HOPE – The Hope Public Schools Board agreed by consensus Aug. 15 to authorize Superintendent Dr. Bobby Hart to explore the issuance of a Request for Proposals to determine whether the HPSD will go solar.
The non-binding authorization was the result of a presentation to the board by former Arkansas Lieutenant Governor Bill Halter, now CEO of Scenic Hill Solar, a provider of solar power electrical utility alternatives for public entities such as school districts.
“When I got out of public life, I gravitated toward the power supply industry,” Halter said.
He said solar power has become increasingly more cost-effective in recent years, while remaining a regulated utility concept in Arkansas, which provides protection to customers.
“We are working to fashion the policy that helps everyone,” Halter said of his company’s relationship with the Arkansas Public Service Commission.
Scenic Hill Solar is currently the 22nd largest developer of solar powered electrical services in the United States, and has recently completed a 6.5 megawatt project for the City of Camden. Halter said the company also has built a solar power plant for the North Little Rock operations of L’Oreal cosmetics, which it completed in 49 days.
Flexibility and versatility were Halter’s emphasis, noting that Scenic Hill Solar can build a solar power plant for the customer; provide electrical power from a plant it owns through service interconnection; or, fashion an alternative mix of options.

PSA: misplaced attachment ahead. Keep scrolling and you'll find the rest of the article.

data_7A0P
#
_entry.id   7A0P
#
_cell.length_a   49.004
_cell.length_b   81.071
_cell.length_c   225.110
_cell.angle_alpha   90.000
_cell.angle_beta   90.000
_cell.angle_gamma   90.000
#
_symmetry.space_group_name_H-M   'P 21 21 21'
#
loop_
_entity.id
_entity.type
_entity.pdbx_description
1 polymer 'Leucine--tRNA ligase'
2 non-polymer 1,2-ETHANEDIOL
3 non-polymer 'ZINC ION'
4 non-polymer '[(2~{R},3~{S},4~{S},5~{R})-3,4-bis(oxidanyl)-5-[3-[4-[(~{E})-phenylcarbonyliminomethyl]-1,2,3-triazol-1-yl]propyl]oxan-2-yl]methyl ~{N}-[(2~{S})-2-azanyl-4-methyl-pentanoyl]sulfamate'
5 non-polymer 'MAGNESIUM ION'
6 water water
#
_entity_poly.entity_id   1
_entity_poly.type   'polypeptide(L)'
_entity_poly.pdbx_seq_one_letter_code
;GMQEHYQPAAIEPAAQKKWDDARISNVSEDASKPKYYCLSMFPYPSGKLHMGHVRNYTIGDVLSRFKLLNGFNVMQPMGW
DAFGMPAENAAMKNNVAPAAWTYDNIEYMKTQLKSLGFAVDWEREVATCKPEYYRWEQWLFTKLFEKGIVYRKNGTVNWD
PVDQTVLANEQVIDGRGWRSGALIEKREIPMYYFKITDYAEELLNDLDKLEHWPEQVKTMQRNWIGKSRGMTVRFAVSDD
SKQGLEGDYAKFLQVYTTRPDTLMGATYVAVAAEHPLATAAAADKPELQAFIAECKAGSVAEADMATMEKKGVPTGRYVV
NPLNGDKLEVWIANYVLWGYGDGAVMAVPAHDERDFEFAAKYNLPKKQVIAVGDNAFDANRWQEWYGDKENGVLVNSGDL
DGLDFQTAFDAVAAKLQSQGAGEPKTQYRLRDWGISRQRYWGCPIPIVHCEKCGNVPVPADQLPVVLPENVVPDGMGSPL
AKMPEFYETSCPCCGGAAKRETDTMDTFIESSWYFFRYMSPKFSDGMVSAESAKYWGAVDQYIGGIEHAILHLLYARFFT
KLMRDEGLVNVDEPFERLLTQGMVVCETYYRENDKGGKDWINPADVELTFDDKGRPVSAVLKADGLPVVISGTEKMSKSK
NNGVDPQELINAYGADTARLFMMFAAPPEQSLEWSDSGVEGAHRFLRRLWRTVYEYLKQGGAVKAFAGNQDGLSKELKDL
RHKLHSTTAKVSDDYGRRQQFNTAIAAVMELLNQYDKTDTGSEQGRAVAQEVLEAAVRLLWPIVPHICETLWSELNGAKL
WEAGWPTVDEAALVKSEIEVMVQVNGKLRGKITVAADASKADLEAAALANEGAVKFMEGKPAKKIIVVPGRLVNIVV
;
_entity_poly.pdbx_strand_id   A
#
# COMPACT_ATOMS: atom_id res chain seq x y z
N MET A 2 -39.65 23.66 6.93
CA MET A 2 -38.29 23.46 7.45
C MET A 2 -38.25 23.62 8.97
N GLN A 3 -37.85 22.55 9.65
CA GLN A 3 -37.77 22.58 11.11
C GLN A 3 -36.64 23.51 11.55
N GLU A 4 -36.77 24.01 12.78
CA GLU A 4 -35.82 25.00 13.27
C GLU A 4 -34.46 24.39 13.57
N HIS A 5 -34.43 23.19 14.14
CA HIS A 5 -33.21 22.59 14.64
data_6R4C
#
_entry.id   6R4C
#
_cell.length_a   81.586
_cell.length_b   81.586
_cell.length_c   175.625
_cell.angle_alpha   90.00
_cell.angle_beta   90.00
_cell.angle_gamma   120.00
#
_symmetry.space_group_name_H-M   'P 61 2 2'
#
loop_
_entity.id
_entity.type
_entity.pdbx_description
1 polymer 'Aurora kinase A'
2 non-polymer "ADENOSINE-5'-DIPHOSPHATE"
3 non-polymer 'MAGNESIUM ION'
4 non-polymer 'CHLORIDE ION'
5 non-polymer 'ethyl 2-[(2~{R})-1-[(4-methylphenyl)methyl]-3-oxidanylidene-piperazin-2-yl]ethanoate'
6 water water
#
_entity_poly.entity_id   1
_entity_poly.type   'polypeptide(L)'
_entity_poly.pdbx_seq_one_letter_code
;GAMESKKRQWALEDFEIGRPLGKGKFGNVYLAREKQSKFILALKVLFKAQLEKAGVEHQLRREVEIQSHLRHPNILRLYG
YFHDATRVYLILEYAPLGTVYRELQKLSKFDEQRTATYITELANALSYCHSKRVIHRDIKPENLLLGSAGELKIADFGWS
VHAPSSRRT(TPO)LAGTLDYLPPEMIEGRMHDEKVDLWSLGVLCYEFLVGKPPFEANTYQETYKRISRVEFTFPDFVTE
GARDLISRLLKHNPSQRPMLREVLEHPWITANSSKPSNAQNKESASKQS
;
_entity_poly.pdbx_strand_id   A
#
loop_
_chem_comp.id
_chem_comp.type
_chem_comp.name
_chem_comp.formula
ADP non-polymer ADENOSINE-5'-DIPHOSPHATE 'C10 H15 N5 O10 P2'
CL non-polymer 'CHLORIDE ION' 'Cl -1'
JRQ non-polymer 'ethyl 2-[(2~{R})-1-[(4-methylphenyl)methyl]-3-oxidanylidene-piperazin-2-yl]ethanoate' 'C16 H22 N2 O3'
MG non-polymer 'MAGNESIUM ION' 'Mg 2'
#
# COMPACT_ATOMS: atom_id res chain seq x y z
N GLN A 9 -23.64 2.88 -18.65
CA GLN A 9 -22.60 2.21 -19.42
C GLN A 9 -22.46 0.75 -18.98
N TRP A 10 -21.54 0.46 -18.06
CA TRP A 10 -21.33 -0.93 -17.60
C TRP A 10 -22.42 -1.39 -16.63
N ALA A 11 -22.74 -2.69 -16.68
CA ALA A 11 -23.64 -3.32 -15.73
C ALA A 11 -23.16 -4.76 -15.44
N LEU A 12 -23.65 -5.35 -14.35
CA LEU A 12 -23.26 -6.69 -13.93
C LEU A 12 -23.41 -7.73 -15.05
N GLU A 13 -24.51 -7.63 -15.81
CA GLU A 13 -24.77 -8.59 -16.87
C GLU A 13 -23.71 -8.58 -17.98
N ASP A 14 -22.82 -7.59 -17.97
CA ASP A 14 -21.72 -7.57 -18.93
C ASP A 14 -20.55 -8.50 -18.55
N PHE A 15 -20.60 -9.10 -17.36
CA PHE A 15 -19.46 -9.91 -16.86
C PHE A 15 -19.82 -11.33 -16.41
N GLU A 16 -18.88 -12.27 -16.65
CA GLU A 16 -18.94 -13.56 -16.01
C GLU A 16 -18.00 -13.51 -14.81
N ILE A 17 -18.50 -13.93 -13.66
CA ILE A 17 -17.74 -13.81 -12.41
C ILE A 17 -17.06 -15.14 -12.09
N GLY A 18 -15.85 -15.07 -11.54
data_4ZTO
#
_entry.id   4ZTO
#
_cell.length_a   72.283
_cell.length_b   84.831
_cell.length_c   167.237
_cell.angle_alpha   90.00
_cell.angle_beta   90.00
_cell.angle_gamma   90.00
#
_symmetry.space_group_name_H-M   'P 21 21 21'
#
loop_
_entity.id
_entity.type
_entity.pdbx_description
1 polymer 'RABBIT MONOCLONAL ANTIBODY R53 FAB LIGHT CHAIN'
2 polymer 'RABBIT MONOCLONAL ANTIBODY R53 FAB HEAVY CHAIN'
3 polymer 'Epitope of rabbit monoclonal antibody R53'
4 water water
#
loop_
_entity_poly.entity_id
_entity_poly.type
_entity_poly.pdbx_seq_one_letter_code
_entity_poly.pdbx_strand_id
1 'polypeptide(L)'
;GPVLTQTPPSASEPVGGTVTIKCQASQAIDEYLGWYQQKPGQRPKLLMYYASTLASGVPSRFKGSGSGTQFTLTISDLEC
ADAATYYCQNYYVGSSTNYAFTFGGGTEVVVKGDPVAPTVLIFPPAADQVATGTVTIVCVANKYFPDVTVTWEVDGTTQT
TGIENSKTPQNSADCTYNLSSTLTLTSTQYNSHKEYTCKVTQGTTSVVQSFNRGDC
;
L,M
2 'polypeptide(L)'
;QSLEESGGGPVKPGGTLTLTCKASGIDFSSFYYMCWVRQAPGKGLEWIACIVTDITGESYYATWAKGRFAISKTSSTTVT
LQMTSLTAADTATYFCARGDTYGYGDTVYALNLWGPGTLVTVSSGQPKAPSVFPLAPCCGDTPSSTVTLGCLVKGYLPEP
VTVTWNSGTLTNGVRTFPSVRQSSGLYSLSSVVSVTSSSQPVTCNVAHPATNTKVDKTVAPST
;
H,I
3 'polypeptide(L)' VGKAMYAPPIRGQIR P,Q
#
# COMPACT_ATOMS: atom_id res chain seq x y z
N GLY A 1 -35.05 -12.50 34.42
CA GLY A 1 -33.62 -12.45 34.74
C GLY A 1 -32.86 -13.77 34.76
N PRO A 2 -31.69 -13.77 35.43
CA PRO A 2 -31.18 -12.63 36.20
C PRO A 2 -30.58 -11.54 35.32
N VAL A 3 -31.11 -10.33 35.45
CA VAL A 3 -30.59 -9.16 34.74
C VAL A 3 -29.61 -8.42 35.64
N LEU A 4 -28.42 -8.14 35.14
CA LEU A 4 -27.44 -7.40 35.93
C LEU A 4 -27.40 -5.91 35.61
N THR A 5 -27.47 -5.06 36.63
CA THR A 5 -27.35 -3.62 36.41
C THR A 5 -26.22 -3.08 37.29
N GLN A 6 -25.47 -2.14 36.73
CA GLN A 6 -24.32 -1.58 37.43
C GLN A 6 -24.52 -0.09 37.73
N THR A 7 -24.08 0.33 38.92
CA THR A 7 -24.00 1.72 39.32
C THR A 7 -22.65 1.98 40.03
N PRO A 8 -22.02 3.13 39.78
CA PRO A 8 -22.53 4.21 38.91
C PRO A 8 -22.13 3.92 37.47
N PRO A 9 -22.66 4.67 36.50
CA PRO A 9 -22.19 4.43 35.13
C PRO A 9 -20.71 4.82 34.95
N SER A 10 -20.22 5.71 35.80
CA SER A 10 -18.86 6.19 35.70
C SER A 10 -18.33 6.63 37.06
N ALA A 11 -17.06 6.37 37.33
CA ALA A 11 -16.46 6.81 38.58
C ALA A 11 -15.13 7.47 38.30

Halter said HPSD consumed 3.6 million kilowatt hours in 2018, and projected utility costs for the district for 2019 are about $420,000.
“That is a lot of electricity; and it is probably the second-largest cost in the budget,” he said.
Halter said a 2.1 megawatt custom solar power array for the HPSD would require about 12 acres of land.
“That would fully offset your power supply for electricity,” he said.
The board wanted to know more about the cost savings, budgetary consistency and direct service of a customized option.
“I would like to know why costs associated with solar power have dropped so rapidly,” Zone 8 Representative David “Bubba” Powers asked.
Halter said solar power construction is affected by innovations in computer chip production.
“It’s just that the manufacturing equipment that makes solar cells is the same that makes computer chips,” he said.
While those costs will “bottom out” because of associated labor costs in construction or installation, solar power as a source of electricity is becoming more cost efficient because of its consistent availability at the source at virtually no cost, Halter said.
Halter assured the board the district will have ample opportunity to study, question, alter, and accept or reject Scenic Hill Solar’s options. He said the RFP process should take about three weeks, after which the board can express its choices; and, should the district choose Scenic Hill, the remaining process should require no more than six months.
“You are going to have light shed on it the whole way,” he said.
In other matters Monday, the board:
--Learned the district is off to a promising start in the 2019-2020 academic year with 2,322 students enrolled.
--Adopted recommended Arkansas School Board Association policies.
--Adopted the district’s annual federal funding statement of assurances.
--Adopted a tuition agreement with Nevada Public Schools.
--Approved a used inventory disposal list.
--Approved facilities use requests for the Hope High School auditorium for a Dr. Martin Luther King program; from Wildcat Youth Football for Hammons Stadium; and, for the HHS cafeteria for the annual Hope Kiwanis Club Pancake Supper.
--Approved the personnel recommendations.